I know this is a bit OT but
I am about to exchange contracts on my first buy to let property in
the next 3 weeks and im getting cold feet.
I have re-mortgaged my house to release the equity to pay for this its
something I have always wanted to do.
Due to the turmoil in the housing and finance market I am beginning to
question my judgment and timing
Is anyone on this forum in this business that could offer advice.
He's right though. Read up about financial bubbles. They are a perfectly
natural phenomenon, that has been around for thousands of years. We are
currently in the middle of such a bubble, and you are about to buy just
before it bursts.
Look at it short term and run a mile!..
Look at it long term .. and yep, good as investment as any.
I reckon that the UK housing market will wobble quite a bit as its well
over priced and has been that way for a long time.
And I suppose you have done your homework about the times when you don't
have any tenants and allowed for maintenance costs etc...
Which is probably true. It is surprising therefore that if you go into a
bank and ask to borrow 200k to buy a buy-to-let they won't bat an
eyelid. Go in and ask to borrow 200k to invest in a FTSE100 tracker and
you might get a different response.
The reason that people have made such a profit over the last ten years
is not just the general rise in prices but the fact that a lot of that
investment has been leveraged. But just as that is an advantage in a
rising market is is a _big_ problem in a falling market.
In the long term it doesn't matter if property underperforms the stock
market slightly. If three-quarters of your investment is coming from the
bank your profit is increased four-fold.
Oh, I am sure you could do it but I think that any financial adviser
would be far more concerned with making sure it was documented that they
had pointed out the potential downsides than they would it it was BTL.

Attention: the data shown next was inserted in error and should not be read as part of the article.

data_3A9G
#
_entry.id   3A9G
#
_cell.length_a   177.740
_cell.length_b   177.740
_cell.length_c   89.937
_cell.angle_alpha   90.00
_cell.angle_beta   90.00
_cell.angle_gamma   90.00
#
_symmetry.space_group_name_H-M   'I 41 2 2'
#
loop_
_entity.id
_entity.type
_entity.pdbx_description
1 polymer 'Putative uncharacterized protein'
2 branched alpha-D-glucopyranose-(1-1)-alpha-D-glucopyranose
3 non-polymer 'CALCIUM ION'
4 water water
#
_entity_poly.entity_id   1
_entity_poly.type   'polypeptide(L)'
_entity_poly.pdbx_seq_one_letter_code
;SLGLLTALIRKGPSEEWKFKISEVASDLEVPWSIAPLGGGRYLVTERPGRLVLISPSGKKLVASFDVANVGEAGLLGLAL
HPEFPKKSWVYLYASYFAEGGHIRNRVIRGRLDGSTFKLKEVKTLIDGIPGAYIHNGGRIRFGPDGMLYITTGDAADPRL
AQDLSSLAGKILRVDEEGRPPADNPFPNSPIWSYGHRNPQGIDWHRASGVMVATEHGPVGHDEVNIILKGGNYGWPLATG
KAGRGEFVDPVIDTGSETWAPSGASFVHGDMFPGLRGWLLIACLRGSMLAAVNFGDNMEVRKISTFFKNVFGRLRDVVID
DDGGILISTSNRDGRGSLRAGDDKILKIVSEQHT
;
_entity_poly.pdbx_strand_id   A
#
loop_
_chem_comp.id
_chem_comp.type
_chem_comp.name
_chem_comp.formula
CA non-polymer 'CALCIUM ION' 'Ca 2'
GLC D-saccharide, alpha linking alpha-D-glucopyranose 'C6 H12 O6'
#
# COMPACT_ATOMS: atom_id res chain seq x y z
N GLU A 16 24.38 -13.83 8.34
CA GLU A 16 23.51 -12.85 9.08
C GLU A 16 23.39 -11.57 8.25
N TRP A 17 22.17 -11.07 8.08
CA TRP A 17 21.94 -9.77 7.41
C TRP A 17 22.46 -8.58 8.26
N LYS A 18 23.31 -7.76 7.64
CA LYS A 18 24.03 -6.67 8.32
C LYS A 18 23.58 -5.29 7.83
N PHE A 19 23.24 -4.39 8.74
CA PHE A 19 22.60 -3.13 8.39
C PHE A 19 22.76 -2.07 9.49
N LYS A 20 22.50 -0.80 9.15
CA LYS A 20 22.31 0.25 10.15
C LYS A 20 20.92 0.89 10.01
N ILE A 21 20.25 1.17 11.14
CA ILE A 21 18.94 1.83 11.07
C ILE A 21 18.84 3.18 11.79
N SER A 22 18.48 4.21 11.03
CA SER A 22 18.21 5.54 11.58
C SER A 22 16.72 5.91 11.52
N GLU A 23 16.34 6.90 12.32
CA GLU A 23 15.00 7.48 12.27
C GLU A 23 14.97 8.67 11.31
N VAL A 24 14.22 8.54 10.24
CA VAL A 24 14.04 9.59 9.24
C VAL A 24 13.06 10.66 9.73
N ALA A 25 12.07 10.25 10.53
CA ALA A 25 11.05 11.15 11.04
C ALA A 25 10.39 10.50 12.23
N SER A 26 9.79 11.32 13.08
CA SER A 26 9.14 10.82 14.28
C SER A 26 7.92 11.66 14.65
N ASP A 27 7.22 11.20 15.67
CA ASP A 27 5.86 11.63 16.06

Beware! That place is a support group for the dispossessed, not a
place for rational analysis of the housing market. A considerable
number of them sold up in 2003 and have been calling a crash everyday
since. I'd put about as much credence on their opinions as I would on
PWC produce monthly roundups of the whole British Economy which are
pretty comprehensive, and rather better informed. Latest one is here,
see pp.22-26 on the housing market. Their "central" prediction is slow
growth. Their worst-case (5% probability) scenario is not a disaster.
Fair point, although even small capital growth can more than make up
for mediocre rental returns. Also I'd steer well clear of city centre
2 bed "luxury apartments". These are notoriously overpriced, you're
competing with every other landlord in the block to get them let, and
they've been falling in value while the rest of the market has boomed.
On Thu, 08 Nov 2007 07:38:49 -0800, Anita Palley wrote:
People do well to remember that a brand new dwelling has about a 20% mark
up over a >10 year home. It escapes me why people should want to buy
something that is going to take a certain amount of snagging (hassle if
not cost) just to have everything new but perhaps not as practical/durable
Ed Sirett - Property maintainer and registered gas fitter.
The FAQ for uk.diy is at http://www.diyfaq.org.uk
And in the short term may actually lose value. It will cease to be a
shiny new house quite quickly, and builders will be building shinier
newer houses all the time. People may realise the houses were overpriced
to start with.
> It escapes me why people should want to buy
New houses can come with lots of problems, some minor, some not so (if
your builder forgot to use wall ties).
I know they're usually execrably styled, but the 1970s were probably
fairly good for houses. Fairly up to date compared to current building
regs, room and plot sizes usually reasonable compared to new build. They
can look shabby, but a quick makeover of kitchen and bathroom and a
repaint can turn them round. Also they're often on nice mature estates
with some trees.
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